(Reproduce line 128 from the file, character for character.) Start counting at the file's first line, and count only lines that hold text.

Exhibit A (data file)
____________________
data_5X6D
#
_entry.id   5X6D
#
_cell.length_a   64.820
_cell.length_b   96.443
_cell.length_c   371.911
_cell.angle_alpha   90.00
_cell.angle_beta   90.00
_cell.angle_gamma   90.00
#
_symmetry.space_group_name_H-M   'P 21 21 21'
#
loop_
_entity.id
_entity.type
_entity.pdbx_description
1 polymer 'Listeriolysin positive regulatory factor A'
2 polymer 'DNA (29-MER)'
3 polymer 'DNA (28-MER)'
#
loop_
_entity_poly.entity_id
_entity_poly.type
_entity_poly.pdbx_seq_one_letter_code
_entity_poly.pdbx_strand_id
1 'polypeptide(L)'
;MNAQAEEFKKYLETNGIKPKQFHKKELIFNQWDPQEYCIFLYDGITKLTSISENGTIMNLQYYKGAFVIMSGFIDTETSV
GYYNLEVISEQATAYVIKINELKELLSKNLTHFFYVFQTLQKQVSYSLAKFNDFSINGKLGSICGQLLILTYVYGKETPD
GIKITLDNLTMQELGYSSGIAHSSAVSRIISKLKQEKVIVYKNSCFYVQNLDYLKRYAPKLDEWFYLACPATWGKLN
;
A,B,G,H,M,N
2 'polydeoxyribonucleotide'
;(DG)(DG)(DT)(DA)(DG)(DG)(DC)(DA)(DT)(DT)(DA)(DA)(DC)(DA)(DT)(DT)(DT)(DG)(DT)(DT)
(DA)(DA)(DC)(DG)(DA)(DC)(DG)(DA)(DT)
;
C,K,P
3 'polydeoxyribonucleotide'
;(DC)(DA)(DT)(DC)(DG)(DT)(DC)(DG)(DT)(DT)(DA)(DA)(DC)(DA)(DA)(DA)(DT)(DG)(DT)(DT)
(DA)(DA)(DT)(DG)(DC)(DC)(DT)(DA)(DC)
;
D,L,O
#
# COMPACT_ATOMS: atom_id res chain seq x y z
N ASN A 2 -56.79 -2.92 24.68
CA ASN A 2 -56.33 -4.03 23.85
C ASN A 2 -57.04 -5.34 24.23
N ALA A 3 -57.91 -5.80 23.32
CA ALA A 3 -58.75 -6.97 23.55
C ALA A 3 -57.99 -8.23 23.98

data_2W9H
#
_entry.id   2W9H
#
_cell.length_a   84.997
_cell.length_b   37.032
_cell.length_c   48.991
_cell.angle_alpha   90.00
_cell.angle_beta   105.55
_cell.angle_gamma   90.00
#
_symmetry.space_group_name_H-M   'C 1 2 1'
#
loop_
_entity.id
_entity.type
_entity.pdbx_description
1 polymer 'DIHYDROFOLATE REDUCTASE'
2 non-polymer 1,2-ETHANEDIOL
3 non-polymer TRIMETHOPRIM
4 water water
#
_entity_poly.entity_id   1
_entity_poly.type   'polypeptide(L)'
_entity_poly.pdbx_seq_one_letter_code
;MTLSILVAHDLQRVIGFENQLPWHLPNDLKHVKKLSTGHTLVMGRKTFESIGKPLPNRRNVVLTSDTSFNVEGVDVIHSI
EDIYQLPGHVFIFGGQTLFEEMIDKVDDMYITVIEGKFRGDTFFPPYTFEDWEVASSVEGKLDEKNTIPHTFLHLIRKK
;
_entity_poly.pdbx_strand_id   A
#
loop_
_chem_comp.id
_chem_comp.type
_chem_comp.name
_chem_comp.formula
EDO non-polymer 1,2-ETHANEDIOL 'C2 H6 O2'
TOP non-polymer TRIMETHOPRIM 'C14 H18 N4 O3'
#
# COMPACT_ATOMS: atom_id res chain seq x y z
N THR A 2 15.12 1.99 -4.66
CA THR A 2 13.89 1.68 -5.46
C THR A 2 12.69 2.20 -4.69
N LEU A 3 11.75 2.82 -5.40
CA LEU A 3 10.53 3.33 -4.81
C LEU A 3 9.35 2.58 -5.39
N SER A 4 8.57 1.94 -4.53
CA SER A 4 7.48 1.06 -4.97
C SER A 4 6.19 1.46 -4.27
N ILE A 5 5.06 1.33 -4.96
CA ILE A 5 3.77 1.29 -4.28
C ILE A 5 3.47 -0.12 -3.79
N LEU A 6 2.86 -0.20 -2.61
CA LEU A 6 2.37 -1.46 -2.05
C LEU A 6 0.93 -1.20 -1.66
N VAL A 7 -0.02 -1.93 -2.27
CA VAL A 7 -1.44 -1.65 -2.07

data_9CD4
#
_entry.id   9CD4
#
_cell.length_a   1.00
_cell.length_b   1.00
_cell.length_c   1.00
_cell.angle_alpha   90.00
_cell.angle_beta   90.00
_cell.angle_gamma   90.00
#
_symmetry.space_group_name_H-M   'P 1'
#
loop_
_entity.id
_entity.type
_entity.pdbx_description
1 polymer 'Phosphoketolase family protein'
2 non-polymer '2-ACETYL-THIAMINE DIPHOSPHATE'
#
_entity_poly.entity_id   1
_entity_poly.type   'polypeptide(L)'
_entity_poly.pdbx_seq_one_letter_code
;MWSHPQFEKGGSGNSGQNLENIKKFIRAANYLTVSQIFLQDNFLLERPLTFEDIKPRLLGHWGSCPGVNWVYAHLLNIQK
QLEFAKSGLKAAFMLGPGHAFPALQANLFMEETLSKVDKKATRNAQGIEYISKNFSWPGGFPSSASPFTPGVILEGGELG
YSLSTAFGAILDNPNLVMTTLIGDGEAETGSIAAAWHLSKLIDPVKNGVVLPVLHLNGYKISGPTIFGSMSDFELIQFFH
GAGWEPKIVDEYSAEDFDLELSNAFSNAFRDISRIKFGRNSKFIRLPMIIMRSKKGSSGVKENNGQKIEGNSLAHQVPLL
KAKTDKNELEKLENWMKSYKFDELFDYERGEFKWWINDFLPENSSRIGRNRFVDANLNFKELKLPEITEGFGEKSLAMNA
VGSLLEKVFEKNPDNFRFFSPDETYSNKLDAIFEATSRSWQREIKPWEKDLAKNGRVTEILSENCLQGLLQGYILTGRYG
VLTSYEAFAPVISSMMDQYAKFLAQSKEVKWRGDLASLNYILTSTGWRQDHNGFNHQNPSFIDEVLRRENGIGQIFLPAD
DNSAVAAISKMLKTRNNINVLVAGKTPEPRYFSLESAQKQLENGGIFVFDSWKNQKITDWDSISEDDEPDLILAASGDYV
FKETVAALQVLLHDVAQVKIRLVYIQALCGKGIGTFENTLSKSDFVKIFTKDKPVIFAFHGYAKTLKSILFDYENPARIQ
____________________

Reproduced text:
_entity_poly.type   'polypeptide(L)'